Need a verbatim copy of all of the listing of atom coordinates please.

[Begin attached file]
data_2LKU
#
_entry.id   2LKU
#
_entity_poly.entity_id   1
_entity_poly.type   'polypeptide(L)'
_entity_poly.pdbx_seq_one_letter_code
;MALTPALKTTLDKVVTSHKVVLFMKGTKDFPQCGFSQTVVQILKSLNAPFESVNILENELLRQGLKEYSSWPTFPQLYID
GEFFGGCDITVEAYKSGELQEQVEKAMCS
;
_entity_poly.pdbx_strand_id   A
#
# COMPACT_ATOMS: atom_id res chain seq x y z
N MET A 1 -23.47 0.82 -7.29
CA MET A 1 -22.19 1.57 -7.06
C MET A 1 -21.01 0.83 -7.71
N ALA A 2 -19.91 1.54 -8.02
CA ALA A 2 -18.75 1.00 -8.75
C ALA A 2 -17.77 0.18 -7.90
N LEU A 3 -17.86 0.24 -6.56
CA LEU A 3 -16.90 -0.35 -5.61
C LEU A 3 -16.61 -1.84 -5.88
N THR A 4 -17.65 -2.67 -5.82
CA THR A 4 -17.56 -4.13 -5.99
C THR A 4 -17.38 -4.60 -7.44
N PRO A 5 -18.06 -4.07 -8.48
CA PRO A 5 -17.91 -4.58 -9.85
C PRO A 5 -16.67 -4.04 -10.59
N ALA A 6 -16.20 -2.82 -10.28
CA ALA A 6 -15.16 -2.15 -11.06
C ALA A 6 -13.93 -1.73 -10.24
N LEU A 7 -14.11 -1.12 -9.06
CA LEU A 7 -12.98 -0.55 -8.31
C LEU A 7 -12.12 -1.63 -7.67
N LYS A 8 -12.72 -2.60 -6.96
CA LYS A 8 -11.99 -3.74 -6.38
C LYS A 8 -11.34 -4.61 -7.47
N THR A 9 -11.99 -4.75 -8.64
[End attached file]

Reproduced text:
data_2LKU
#
_entry.id   2LKU
#
_entity_poly.entity_id   1
_entity_poly.type   'polypeptide(L)'
_entity_poly.pdbx_seq_one_letter_code
;MALTPALKTTLDKVVTSHKVVLFMKGTKDFPQCGFSQTVVQILKSLNAPFESVNILENELLRQGLKEYSSWPTFPQLYID
GEFFGGCDITVEAYKSGELQEQVEKAMCS
;
_entity_poly.pdbx_strand_id   A
#
# COMPACT_ATOMS: atom_id res chain seq x y z
N MET A 1 -23.47 0.82 -7.29
CA MET A 1 -22.19 1.57 -7.06
C MET A 1 -21.01 0.83 -7.71
N ALA A 2 -19.91 1.54 -8.02
CA ALA A 2 -18.75 1.00 -8.75
C ALA A 2 -17.77 0.18 -7.90
N LEU A 3 -17.86 0.24 -6.56
CA LEU A 3 -16.90 -0.35 -5.61
C LEU A 3 -16.61 -1.84 -5.88
N THR A 4 -17.65 -2.67 -5.82
CA THR A 4 -17.56 -4.13 -5.99
C THR A 4 -17.38 -4.60 -7.44
N PRO A 5 -18.06 -4.07 -8.48
CA PRO A 5 -17.91 -4.58 -9.85
C PRO A 5 -16.67 -4.04 -10.59
N ALA A 6 -16.20 -2.82 -10.28
CA ALA A 6 -15.16 -2.15 -11.06
C ALA A 6 -13.93 -1.73 -10.24
N LEU A 7 -14.11 -1.12 -9.06
CA LEU A 7 -12.98 -0.55 -8.31
C LEU A 7 -12.12 -1.63 -7.67
N LYS A 8 -12.72 -2.60 -6.96
CA LYS A 8 -11.99 -3.74 -6.38
C LYS A 8 -11.34 -4.61 -7.47
N THR A 9 -11.99 -4.75 -8.64